Things we know: Real Madrid comfortably defeated Galatasaray on Wednesday night in the Bernabau. A 3-0 first leg lead should be be a big enough advantage to see Madrid through to the Semi-Finals.
What I wanted to show you today are the underlying numbers of Madrid’s victory. What did the shot count look like, how did it change in-game, and how one team was far more accurate with the shots it had taken.
First of all I want to show you how each teams share of the shots (In-Game Total Shots Ratio) changed throughout the game.
This is a graph which shows us each teams moving average share of the shots throughout the game. As we can see it fluctuates somewhat during the game due to score effects and the ebbs and flows of the game.
0-9 minutes: Madrid are winning the shots battle early doors and this culminates in the opening goal.
10-29 minutes:Madrid, according to the shots ratio either sit off and defend the slender one goal lead or Galatasaray attempt to storm back for the away team heavily out-shoots Madrid in this time bracket. Unfortunately, Galatasaray’s best spell of the game in terms of shots ends with Madrid scoring goal number 2.
30-94 minutes: Galatasaray’s lead in the shots battle is gradually reduced by Madrid who regain the lead in the shots battle on the 59th minute and never again relinquish it. Madrid’s 3rd goal arrives on 73 minutes and the game is comfortable from there on out.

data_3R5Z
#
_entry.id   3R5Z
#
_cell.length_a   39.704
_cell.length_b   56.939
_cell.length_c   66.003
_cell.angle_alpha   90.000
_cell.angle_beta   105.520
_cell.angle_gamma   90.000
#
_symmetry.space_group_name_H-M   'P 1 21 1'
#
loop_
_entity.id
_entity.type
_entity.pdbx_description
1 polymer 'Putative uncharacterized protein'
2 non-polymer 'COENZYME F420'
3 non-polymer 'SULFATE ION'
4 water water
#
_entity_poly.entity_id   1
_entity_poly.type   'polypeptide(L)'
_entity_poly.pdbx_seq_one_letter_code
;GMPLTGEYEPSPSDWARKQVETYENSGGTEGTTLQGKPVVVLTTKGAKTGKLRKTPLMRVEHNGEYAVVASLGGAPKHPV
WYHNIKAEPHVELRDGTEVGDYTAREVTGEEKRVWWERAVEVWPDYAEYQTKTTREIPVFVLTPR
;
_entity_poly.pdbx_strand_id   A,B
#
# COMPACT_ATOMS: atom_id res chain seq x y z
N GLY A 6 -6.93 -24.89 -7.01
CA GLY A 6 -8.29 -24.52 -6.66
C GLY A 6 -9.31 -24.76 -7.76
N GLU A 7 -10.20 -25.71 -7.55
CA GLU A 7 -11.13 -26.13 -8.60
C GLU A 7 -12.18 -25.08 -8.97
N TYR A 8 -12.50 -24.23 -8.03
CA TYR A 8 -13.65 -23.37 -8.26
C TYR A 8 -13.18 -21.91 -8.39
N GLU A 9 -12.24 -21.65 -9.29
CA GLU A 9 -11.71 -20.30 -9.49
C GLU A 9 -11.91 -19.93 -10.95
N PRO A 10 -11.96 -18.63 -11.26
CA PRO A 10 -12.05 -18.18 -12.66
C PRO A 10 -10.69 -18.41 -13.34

One question I had, and it’s one I haven’t featured in posts like this before is how the frequency of each teams shots changes over the course of the game.
In-Game Shot Frequency
The above graph features each teams moving average in shots/minutes played. By doing this we get a shot per minute frequency for each team.
Madrid had a lightning quick start, firing in many shots in the first 9 minutes of the game, after that Madrid shot frequency dips and then becomes stable at around 0.2 shots per minute until around the 61st minute. For the rest of the game, and with Madrid comfortable with the 2 goal lead, we see Madrid’s shot frequency tail off and then dip again in the last ten minutes in order to prevent any away goals conceded.
For Galatasaray, a poor start by SPM frequency but once they were a goal down and score effects kick in the away team up their frequency of shots to a peak of a shade under 0.3 shots per minute. That peak around the minutes Madrid scored their 2nd goal. Game over in a way, and from there on Madrid had complete control over the game.
This is evident in Galatasaray’s 67 minute decline in shots per minute frequency.
Madrid shut this game down, reducing the away teams shot frequency and also their own shot frequency. Tactics, I guess.
A weird chart but it visualizes some key info. We’ll call this the shots breakdown.
Madrid’s triangle is weighted towards the northerly tip which indicates a bigger percentage of their shots were on target. This is a good thing. Madrid’s triangle leans slightly to the left also, this indicates more of their non-on target shots were blocked rather than missed outright.
For Galatasaray we see their triangle is leaning heavily to the bottom right towards shots off target (7).
I feel this is an interesting chart for it gives us some much needed context in an easily understandable visual format. It tells us something important about Galatasaray’s impressive shot count of 14: it’s made up largely of ‘dud’ shots, shots off target, shots that were never going in. This is visualized by the shape of their triangle.
Galatasaray’s shots off target may have been caused by Madrid restricting the quality of Galatasaray’s shots, or it may have been caused by simple wastefulness on the away teams part.